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The Reformed Doctrine of Predestination Chapter XXIV- Personal assurance that one is among the elect

The Reformed Doctrine Of Predestination

Chapter XXIV

PERSONAL ASSURANCE THAT ONE IS AMONG THE ELECT

2. SCRIPTURE TEACHING

We have the assurance that “The Spirit Himself bearer witness with our spirit, that we are children of God,” Romans 8:16. “He that believeth on the Son of God hath the witness in him,” 1 John 5:10. “And the witness is this, that God gave unto us eternal life, and this life is in His Son. He that hath the Son hath the life; he that hath not the Son of God hath not the life. These things have I written unto you, that ye may know that ye have eternal life, even unto you that believe on the name of the Son of God,” 1 John 5:11-13. The born-again Christian welcomes the Gospel in his heart, but the unregenerate push it off: “We are of God: He that knoweth God heareth us; he that is not of God heareth us not. By this we know the spirit of truth, and the spirit of error,” 1 John 4:6. “And hereby we know that He abideth in us, by the Spirit which He gave us,” 1 John 3:24. “Because ye are sons, God sent forth the Spirit of His Son into our hearts, crying, ‘Abba, Father,’ ” Galatians 4:6. The regenerated person instinctively recognizes God as his Father. “We know that we have passed out of death into life, because we love the brethren,” 1 John 3:14. “Whosoever believeth that Jesus is the Christ is born of God,” 1 John 5:1, — this means all who confess Him as Lord — what blessed assurance! “Ye know that everyone that doeth righteousness is born of Him,” 1 John 2:29. Those who hear and welcome the Gospel are actuated by this inner saving principle.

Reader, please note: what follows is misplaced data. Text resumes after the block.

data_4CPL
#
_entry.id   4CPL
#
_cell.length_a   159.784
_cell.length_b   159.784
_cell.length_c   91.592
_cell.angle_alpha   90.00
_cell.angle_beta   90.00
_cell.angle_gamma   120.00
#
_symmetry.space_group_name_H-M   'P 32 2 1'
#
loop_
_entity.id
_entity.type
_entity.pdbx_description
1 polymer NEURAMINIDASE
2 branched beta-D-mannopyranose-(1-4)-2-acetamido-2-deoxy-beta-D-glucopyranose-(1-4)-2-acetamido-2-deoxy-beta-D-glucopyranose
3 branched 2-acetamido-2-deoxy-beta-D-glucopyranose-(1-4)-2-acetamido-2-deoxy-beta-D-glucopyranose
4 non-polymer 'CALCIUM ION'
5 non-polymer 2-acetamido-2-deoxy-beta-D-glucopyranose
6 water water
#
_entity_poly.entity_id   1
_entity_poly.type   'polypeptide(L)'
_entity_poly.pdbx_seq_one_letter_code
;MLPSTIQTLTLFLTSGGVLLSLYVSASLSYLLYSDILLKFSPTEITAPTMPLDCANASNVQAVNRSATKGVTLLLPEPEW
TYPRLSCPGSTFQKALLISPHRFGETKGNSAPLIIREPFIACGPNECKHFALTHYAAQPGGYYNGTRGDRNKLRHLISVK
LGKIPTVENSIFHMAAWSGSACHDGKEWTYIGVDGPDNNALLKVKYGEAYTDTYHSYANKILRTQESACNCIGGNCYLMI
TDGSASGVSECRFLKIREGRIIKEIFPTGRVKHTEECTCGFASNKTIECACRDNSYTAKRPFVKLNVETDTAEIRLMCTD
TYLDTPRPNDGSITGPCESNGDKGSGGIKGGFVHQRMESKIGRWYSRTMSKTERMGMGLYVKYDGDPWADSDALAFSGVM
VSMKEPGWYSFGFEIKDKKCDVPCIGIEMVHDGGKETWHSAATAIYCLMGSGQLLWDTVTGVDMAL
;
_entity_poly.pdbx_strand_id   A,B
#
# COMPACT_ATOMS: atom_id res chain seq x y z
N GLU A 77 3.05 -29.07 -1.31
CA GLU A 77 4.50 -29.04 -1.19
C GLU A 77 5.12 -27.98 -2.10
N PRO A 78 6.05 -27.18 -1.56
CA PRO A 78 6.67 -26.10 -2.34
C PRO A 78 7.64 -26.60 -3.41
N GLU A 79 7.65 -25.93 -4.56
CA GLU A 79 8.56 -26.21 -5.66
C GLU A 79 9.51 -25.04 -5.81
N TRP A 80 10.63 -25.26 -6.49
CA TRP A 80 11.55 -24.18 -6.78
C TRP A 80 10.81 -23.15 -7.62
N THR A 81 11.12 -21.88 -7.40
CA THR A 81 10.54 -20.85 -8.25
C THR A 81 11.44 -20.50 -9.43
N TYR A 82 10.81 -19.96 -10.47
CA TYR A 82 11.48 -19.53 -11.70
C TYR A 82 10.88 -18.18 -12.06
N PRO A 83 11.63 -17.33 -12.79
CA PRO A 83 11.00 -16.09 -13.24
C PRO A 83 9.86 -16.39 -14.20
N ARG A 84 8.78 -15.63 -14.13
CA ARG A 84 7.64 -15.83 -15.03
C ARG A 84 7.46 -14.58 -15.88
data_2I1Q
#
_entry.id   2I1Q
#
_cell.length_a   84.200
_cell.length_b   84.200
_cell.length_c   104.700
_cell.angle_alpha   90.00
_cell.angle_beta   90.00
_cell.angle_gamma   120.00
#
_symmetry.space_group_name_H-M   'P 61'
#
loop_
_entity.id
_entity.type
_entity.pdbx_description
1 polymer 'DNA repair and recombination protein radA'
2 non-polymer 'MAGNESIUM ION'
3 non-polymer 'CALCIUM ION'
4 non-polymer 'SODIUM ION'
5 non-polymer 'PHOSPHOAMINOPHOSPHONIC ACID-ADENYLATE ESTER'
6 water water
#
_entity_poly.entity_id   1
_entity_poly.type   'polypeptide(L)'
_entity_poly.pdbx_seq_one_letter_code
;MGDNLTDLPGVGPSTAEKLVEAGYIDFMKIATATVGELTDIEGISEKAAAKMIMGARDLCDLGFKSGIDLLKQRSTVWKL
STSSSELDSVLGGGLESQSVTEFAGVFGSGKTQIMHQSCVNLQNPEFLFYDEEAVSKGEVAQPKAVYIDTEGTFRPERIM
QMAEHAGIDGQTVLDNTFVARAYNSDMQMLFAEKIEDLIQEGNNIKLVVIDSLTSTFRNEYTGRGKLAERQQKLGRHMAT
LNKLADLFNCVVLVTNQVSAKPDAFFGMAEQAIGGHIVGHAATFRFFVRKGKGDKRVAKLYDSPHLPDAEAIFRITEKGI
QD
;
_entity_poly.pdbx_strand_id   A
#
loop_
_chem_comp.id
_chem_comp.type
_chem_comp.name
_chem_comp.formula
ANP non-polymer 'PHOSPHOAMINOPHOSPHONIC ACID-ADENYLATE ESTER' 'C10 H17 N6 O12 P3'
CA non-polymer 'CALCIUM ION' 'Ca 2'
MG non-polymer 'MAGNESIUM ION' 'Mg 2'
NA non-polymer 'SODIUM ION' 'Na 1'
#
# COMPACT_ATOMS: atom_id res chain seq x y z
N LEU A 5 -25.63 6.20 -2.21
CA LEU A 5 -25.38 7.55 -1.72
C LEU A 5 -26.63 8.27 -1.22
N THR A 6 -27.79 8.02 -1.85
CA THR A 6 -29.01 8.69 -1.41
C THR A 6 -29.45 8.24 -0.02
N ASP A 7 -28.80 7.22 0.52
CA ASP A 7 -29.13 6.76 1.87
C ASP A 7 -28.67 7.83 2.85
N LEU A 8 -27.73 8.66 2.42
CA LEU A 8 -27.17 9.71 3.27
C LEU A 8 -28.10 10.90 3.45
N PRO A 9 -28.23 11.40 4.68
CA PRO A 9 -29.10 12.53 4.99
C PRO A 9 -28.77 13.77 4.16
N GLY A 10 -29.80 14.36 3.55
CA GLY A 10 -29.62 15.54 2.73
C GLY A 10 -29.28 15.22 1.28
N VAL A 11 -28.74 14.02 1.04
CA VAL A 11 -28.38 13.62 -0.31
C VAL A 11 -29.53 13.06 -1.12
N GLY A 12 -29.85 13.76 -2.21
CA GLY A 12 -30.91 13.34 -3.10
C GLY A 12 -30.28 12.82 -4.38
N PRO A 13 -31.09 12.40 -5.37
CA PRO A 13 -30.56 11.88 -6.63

“He that believeth on the Son hath eternal life; but he that obeyeth not the Son hath not life, but the wrath of God abideth on him,” John 3:36. “No man speaking in the Spirit of God saith, Jesus is anathema; and no man can say, Jesus is Lord, but in the Holy Spirit,” 1 Corinthians 12:3. By this we are taught that a truly saved person cannot cast Jesus off and revile Him, and that anyone who looks to Jesus as the Lord and his Lord, has been regenerated and is among the elect. This, then, is a proof of his salvation. Each person knows what his attitude toward Jesus is; and knowing this, he is able to judge whether or not he is saved. Let each one ask himself this question, What is my attitude toward Christ? Would I be glad for Him to appear and talk personally to me this moment? Would I welcome Him as my Friend, or would I shrink from meeting Him? Those who look forward with joy to the coming of Christ may know that they are saved.

Since these certain marks of salvation are laid down in Scripture, a person, by honestly examining himself, may know whether or not he is among God’s people. And by the same rule he may with caution judge of others; for if we see the external fruits of election in them and are convinced of their sincerity, we may reasonably conclude that they are elect. Paul had assurance concerning the Christians at Thessalonica, for he wrote, “Knowing, brethren, beloved of God, your election, how that our Gospel came not to you in words only, but also in power, and in the Holy Spirit, and in much assurance,” 1 Thessalonians 1: 4, 5. He also knew that God had chosen the Ephesians in Christ, for he wrote to them: “He chose us in Him before the foundation of the world, that we should be holy and without blemish before Him in love; having foreordained us unto adoption as sons through Jesus Christ unto Himself, according to the good pleasure of His will,” Ephesians 1: 4, 5.

Loraine Boettner- The Reformed Doctrine of Predestination

The Reformed Doctrine of Predestination Chapter XXIV- Personal assurance that one is among the elect

The Reformed Doctrine Of Predestination

Chapter XXIV

PERSONAL ASSURANCE THAT ONE IS AMONG THE ELECT

l. Basis For Assurance. 2. Scripture Teaching. 3. Conclusion.

1. BASIS FOR ASSURANCE